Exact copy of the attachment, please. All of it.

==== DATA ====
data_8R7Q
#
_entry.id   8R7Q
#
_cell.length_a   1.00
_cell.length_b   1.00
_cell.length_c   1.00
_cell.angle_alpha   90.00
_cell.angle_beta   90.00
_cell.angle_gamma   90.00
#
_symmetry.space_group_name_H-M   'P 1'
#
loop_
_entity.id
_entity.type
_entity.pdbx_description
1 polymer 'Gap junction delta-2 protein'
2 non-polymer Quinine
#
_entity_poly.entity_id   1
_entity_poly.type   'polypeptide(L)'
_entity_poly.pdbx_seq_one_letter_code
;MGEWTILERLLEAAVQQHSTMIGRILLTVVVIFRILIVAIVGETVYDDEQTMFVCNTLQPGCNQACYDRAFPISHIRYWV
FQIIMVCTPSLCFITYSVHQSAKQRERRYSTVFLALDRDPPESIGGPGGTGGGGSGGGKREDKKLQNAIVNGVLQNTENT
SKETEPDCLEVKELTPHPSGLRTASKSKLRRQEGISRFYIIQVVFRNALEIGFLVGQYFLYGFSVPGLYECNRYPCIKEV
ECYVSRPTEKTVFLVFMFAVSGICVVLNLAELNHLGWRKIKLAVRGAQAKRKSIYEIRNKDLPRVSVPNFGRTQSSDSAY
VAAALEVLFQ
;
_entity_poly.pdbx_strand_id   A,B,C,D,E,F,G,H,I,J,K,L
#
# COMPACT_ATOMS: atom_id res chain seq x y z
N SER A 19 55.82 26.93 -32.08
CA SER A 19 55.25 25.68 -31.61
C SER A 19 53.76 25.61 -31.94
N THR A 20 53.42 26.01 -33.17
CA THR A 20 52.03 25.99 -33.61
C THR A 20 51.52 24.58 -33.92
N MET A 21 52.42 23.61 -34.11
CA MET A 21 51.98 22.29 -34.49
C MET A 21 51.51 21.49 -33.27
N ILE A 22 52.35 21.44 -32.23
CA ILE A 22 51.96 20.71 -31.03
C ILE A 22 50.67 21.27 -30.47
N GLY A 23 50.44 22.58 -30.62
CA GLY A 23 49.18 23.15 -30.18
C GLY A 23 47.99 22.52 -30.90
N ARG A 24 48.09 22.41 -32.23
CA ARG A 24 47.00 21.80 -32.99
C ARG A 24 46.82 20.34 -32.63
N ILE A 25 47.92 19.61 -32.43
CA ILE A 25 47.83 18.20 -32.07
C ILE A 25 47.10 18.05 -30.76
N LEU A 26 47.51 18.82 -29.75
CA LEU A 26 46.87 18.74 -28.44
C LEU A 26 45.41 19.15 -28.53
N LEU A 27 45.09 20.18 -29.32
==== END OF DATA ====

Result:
data_8R7Q
#
_entry.id   8R7Q
#
_cell.length_a   1.00
_cell.length_b   1.00
_cell.length_c   1.00
_cell.angle_alpha   90.00
_cell.angle_beta   90.00
_cell.angle_gamma   90.00
#
_symmetry.space_group_name_H-M   'P 1'
#
loop_
_entity.id
_entity.type
_entity.pdbx_description
1 polymer 'Gap junction delta-2 protein'
2 non-polymer Quinine
#
_entity_poly.entity_id   1
_entity_poly.type   'polypeptide(L)'
_entity_poly.pdbx_seq_one_letter_code
;MGEWTILERLLEAAVQQHSTMIGRILLTVVVIFRILIVAIVGETVYDDEQTMFVCNTLQPGCNQACYDRAFPISHIRYWV
FQIIMVCTPSLCFITYSVHQSAKQRERRYSTVFLALDRDPPESIGGPGGTGGGGSGGGKREDKKLQNAIVNGVLQNTENT
SKETEPDCLEVKELTPHPSGLRTASKSKLRRQEGISRFYIIQVVFRNALEIGFLVGQYFLYGFSVPGLYECNRYPCIKEV
ECYVSRPTEKTVFLVFMFAVSGICVVLNLAELNHLGWRKIKLAVRGAQAKRKSIYEIRNKDLPRVSVPNFGRTQSSDSAY
VAAALEVLFQ
;
_entity_poly.pdbx_strand_id   A,B,C,D,E,F,G,H,I,J,K,L
#
# COMPACT_ATOMS: atom_id res chain seq x y z
N SER A 19 55.82 26.93 -32.08
CA SER A 19 55.25 25.68 -31.61
C SER A 19 53.76 25.61 -31.94
N THR A 20 53.42 26.01 -33.17
CA THR A 20 52.03 25.99 -33.61
C THR A 20 51.52 24.58 -33.92
N MET A 21 52.42 23.61 -34.11
CA MET A 21 51.98 22.29 -34.49
C MET A 21 51.51 21.49 -33.27
N ILE A 22 52.35 21.44 -32.23
CA ILE A 22 51.96 20.71 -31.03
C ILE A 22 50.67 21.27 -30.47
N GLY A 23 50.44 22.58 -30.62
CA GLY A 23 49.18 23.15 -30.18
C GLY A 23 47.99 22.52 -30.90
N ARG A 24 48.09 22.41 -32.23
CA ARG A 24 47.00 21.80 -32.99
C ARG A 24 46.82 20.34 -32.63
N ILE A 25 47.92 19.61 -32.43
CA ILE A 25 47.83 18.20 -32.07
C ILE A 25 47.10 18.05 -30.76
N LEU A 26 47.51 18.82 -29.75
CA LEU A 26 46.87 18.74 -28.44
C LEU A 26 45.41 19.15 -28.53
N LEU A 27 45.09 20.18 -29.32